Dave Winer, 56, is a visiting scholar at NYU's Arthur L. Carter Journalism Institute and editor of the Scripting News weblog. He pioneered the development of weblogs, syndication (RSS), podcasting, outlining, and web content management software; former contributing editor at Wired Magazine, research fellow at Harvard Law School, entrepreneur, and investor in web media companies. A native New Yorker, he received a Master's in Computer Science from the University of Wisconsin, a Bachelor's in Mathematics from Tulane University and currently lives in New York City.
"The protoblogger." - NY Times.
"The father of modern-day content distribution." - PC World.
"Dave was in a hurry. He had big ideas." -- Harvard.
"Dave Winer is one of the most important figures in the evolution of online media." -- Nieman Journalism Lab.
10 inventors of Internet technologies you may not have heard of. -- Royal Pingdom.
One of BusinessWeek's 25 Most Influential People on the Web.
"Helped popularize blogging, podcasting and RSS." - Time.
"The father of blogging and RSS." - BBC.
8/2/11: Who I Am.
My 40 most-recent links, ranked by number of clicks.
FYI: You're soaking in it. :-)
I was writing this post when news of their API came in.
Postscript to yesterday's piece about Verizon and my Droid. I bit the bullet and ported the number to Google Voice. A little less than 24 hours later the porting is done, the Verizon account is closed, and the number maps to Google Voice, and through that to a contractless account with T-Mobile that's running on my Samsung Nexus S that I bought in April for my trip to Amsterdam. Whew!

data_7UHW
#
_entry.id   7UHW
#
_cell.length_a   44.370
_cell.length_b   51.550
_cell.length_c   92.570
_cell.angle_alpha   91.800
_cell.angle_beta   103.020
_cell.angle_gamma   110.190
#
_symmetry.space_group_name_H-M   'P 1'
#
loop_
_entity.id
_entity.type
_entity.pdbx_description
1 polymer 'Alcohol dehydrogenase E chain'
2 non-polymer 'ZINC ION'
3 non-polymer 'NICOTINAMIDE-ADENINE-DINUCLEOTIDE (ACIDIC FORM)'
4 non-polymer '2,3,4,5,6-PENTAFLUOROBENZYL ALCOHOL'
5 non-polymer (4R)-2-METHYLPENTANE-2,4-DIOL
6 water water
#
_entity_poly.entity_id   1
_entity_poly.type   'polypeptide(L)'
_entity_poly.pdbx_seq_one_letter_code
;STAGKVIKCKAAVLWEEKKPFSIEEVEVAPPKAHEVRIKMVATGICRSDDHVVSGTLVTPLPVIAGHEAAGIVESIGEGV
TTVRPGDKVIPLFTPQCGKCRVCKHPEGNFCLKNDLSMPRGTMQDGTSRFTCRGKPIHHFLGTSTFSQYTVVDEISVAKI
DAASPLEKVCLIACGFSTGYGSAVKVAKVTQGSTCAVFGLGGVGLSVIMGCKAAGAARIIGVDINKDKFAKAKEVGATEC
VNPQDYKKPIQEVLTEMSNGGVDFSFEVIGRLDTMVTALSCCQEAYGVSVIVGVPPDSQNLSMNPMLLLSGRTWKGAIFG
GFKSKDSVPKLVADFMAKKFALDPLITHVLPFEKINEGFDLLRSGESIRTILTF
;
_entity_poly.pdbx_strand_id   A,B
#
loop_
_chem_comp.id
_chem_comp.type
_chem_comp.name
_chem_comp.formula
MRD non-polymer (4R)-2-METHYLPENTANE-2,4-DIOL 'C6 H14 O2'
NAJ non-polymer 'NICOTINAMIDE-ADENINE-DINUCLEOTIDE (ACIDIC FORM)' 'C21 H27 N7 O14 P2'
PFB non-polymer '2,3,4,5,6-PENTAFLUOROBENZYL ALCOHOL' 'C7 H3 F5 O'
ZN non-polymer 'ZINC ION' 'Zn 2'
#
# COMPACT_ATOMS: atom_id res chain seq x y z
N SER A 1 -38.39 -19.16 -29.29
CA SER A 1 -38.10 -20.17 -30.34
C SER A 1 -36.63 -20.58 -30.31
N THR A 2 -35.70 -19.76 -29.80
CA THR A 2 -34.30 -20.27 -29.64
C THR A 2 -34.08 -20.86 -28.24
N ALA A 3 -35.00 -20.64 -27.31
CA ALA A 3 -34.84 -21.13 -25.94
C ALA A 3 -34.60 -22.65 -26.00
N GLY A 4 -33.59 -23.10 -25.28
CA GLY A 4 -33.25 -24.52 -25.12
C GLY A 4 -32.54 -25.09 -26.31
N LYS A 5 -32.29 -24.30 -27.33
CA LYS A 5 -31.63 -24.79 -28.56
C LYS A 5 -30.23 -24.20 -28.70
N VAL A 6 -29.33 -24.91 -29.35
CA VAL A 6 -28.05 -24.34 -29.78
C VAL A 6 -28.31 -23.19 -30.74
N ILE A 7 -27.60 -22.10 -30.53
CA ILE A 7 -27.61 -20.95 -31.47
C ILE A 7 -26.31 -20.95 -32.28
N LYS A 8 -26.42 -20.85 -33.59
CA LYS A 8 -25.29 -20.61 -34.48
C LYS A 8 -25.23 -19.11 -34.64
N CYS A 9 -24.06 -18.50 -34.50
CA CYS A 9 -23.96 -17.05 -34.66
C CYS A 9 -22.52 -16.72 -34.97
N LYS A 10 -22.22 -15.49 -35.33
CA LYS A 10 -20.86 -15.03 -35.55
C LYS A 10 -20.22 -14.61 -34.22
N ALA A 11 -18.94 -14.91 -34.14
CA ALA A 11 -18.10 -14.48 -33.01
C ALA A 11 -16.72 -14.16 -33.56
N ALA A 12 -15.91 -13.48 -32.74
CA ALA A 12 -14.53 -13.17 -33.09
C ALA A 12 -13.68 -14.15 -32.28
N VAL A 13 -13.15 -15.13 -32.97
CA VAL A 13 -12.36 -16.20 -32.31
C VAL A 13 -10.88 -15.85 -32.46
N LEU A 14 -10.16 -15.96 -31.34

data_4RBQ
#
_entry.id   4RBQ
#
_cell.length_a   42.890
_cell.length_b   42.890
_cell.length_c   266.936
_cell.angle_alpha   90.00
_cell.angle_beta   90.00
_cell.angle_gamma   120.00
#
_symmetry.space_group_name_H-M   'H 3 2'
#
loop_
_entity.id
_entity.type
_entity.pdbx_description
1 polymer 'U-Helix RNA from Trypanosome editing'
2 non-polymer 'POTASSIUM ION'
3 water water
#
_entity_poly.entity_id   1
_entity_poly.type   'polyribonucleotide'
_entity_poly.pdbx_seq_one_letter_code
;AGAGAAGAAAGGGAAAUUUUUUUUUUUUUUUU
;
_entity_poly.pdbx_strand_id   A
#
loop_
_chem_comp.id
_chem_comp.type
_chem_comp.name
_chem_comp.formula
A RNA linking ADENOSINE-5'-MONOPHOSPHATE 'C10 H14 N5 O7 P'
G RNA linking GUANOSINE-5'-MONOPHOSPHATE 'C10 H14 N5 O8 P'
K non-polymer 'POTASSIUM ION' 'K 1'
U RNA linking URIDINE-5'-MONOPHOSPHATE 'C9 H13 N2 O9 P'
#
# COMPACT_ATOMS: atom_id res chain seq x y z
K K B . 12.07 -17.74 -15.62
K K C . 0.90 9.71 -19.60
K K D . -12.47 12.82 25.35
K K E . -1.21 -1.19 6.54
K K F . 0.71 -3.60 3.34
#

It worked and I still have the old number. So everyone is happy, except maybe Ma Bell's nasty bitch of a grand-daughter, Verizon. Yeah, actually I think they like it when customers walk. Anyway...
I usually don't say this about people or companies, aware that I am that it's often the other way around. The one saying they don't get it is the one that don't. In this case I am absolutely sure that Google is the one.
They need an API with one call, one that posts a tweet to their service. So people can hook up Twitter clients to Google-Plus, so the hundred million active Twitter users can post to Google-Plus from the comfort of whatever tools they depend on.
Of course it isn't the hundred million that they need, it's the hundred thousand who do all the work on Twitter. The ones that can't be bothered with a service that doesn't have basic rudimentary API support.
Big companies like Google think they're doing us a favor by adding an API. That's because they think not so much like big companies, but like employees who work at big companies. If they really had the ego of a big company they would think like this. You, developer, your job is to make me rich. So get off your ass and write some apps that drive people to my service. Not just any people but the ones who make Twitter sing.
Anyway, when I saw they had an API I was clearing my schedule to hook my tools up to Google-Plus and finally start getting to work making them a success. Instead, I'll get back the work I'm supposed to be doing.
One more comment: They should just support RSS, and forget APIs to read publicly available content. All that's going to happen now is people are going to write apps that produce feeds from their API so they can hook into the reading tools that were written a hundred years ago, like the one Google itself has. What is it about BigCo's that keep them from paying any attention to things they didn't invent? Larry Page: they're wasting your money and your time.
I feel like Paul Krugman writing about economists. When will these supposed software people learn how software works.